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Are Children of Immigrants Born in Sweden More Law-Abiding Than Immigrants? A Reconsideration
Stockholm University, Faculty of Social Sciences, Department of Criminology.
2013 (English)In: Race and Justice, ISSN 2153-3687, Vol. 3, no 3, 167-189 p.Article in journal (Refereed) Published
Abstract [en]

Previous Swedish studies have found that second-generation immigrants participate in offending less than first-generation immigrants, which is a striking finding from an international perspective. The aim of this study is to critically investigate the idea that second-generation immigrants have lower rates of registered offending than firstgeneration mmigrants. The population of the present study consists of all 4.4 million persons who were registered as living in Sweden at the end of 1996. These people were followed for 5 years. During this time, 280,000 persons were registered for 1.5 million offenses. As far as the participation in overall offending is concerned the previous results were reproduced. However, when focusing on the offending rates in different offense types, the first-generation immigrants have the highest risks of being registered for violent crimes and second-generation immigrants with no Swedish-born parents have the highest risks for property crimes. The pattern found is further discussed in relation to the risk of second-generation immigrants with no Swedish-born parent to develop a criminal career and thereby frames the problem of criminality in culture differences, immigration policy, and so on.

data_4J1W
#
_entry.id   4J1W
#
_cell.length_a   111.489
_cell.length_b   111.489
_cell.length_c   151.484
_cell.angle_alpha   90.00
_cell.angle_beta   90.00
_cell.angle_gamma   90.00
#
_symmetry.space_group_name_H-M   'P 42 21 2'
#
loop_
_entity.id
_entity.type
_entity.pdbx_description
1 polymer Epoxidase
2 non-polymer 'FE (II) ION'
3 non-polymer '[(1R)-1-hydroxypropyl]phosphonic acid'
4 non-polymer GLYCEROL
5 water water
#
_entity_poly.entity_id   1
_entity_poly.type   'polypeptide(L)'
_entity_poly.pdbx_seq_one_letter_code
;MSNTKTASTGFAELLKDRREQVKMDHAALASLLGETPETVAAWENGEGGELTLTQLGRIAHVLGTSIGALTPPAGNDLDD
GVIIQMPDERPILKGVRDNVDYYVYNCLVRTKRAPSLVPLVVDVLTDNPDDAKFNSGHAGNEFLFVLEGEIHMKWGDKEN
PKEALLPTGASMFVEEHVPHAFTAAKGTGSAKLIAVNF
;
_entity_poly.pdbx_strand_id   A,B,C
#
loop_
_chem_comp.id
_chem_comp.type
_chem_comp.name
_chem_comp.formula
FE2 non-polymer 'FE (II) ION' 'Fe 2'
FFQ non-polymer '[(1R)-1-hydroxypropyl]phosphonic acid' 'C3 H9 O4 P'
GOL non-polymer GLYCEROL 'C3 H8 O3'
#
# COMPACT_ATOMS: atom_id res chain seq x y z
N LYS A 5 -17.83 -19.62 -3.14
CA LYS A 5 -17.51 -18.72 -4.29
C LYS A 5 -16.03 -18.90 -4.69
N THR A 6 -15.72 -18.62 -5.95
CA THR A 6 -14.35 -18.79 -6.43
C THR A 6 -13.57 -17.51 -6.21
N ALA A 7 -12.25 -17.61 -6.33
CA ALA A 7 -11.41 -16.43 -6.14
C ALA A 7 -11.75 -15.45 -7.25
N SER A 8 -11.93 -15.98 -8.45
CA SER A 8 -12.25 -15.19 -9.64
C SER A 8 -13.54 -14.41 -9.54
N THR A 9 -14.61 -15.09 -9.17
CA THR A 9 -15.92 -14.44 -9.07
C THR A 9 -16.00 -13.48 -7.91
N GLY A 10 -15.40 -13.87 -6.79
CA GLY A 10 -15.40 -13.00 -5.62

Place, publisher, year, edition, pages
2013. Vol. 3, no 3, 167-189 p.
National Category
Social Sciences
URN: urn:nbn:se:su:diva-99006DOI: 10.1177/2153368713486488OAI: diva2:686097
Available from: 2014-01-10 Created: 2014-01-10 Last updated: 2014-02-06Bibliographically approved

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Kardell, Johan
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